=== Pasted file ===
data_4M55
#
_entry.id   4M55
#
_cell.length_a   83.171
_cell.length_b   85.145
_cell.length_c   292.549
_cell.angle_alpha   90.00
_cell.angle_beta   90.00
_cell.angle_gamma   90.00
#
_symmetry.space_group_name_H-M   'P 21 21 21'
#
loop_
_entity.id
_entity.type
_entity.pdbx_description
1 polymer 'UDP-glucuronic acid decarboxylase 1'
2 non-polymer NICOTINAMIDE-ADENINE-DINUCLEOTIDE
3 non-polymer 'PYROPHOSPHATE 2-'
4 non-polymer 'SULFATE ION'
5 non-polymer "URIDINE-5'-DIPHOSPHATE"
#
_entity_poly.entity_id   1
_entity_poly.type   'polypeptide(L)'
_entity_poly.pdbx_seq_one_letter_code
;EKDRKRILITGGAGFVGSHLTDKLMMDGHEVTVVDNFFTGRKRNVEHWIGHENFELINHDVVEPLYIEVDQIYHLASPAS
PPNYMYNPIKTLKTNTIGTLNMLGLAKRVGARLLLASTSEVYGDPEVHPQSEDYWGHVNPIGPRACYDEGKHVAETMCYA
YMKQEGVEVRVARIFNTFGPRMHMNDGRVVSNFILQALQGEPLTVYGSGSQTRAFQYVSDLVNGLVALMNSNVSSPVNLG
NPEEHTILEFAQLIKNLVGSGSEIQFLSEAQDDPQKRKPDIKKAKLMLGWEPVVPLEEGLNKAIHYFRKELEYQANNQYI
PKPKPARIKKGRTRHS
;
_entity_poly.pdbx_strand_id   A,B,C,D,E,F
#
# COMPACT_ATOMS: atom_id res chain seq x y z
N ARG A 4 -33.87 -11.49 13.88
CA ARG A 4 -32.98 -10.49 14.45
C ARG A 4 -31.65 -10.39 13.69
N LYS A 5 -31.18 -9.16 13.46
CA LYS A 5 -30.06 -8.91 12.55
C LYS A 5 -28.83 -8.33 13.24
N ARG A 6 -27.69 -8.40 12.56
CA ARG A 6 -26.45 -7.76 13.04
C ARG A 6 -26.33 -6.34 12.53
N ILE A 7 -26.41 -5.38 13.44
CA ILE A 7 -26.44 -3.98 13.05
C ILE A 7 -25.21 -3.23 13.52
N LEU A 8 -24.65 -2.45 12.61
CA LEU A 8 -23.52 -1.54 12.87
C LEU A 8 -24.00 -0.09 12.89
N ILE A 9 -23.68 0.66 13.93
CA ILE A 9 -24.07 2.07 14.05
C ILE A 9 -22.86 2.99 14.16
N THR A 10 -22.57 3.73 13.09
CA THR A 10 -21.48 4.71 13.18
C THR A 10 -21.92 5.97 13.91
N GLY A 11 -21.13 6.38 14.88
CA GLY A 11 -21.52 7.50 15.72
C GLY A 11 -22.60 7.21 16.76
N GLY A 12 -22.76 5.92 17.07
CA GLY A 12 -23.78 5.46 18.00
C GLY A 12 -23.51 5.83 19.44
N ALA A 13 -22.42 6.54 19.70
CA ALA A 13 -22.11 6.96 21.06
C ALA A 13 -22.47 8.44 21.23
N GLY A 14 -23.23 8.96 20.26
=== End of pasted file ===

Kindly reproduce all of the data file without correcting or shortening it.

data_4M55
#
_entry.id   4M55
#
_cell.length_a   83.171
_cell.length_b   85.145
_cell.length_c   292.549
_cell.angle_alpha   90.00
_cell.angle_beta   90.00
_cell.angle_gamma   90.00
#
_symmetry.space_group_name_H-M   'P 21 21 21'
#
loop_
_entity.id
_entity.type
_entity.pdbx_description
1 polymer 'UDP-glucuronic acid decarboxylase 1'
2 non-polymer NICOTINAMIDE-ADENINE-DINUCLEOTIDE
3 non-polymer 'PYROPHOSPHATE 2-'
4 non-polymer 'SULFATE ION'
5 non-polymer "URIDINE-5'-DIPHOSPHATE"
#
_entity_poly.entity_id   1
_entity_poly.type   'polypeptide(L)'
_entity_poly.pdbx_seq_one_letter_code
;EKDRKRILITGGAGFVGSHLTDKLMMDGHEVTVVDNFFTGRKRNVEHWIGHENFELINHDVVEPLYIEVDQIYHLASPAS
PPNYMYNPIKTLKTNTIGTLNMLGLAKRVGARLLLASTSEVYGDPEVHPQSEDYWGHVNPIGPRACYDEGKHVAETMCYA
YMKQEGVEVRVARIFNTFGPRMHMNDGRVVSNFILQALQGEPLTVYGSGSQTRAFQYVSDLVNGLVALMNSNVSSPVNLG
NPEEHTILEFAQLIKNLVGSGSEIQFLSEAQDDPQKRKPDIKKAKLMLGWEPVVPLEEGLNKAIHYFRKELEYQANNQYI
PKPKPARIKKGRTRHS
;
_entity_poly.pdbx_strand_id   A,B,C,D,E,F
#
# COMPACT_ATOMS: atom_id res chain seq x y z
N ARG A 4 -33.87 -11.49 13.88
CA ARG A 4 -32.98 -10.49 14.45
C ARG A 4 -31.65 -10.39 13.69
N LYS A 5 -31.18 -9.16 13.46
CA LYS A 5 -30.06 -8.91 12.55
C LYS A 5 -28.83 -8.33 13.24
N ARG A 6 -27.69 -8.40 12.56
CA ARG A 6 -26.45 -7.76 13.04
C ARG A 6 -26.33 -6.34 12.53
N ILE A 7 -26.41 -5.38 13.44
CA ILE A 7 -26.44 -3.98 13.05
C ILE A 7 -25.21 -3.23 13.52
N LEU A 8 -24.65 -2.45 12.61
CA LEU A 8 -23.52 -1.54 12.87
C LEU A 8 -24.00 -0.09 12.89
N ILE A 9 -23.68 0.66 13.93
CA ILE A 9 -24.07 2.07 14.05
C ILE A 9 -22.86 2.99 14.16
N THR A 10 -22.57 3.73 13.09
CA THR A 10 -21.48 4.71 13.18
C THR A 10 -21.92 5.97 13.91
N GLY A 11 -21.13 6.38 14.88
CA GLY A 11 -21.52 7.50 15.72
C GLY A 11 -22.60 7.21 16.76
N GLY A 12 -22.76 5.92 17.07
CA GLY A 12 -23.78 5.46 18.00
C GLY A 12 -23.51 5.83 19.44
N ALA A 13 -22.42 6.54 19.70
CA ALA A 13 -22.11 6.96 21.06
C ALA A 13 -22.47 8.44 21.23
N GLY A 14 -23.23 8.96 20.26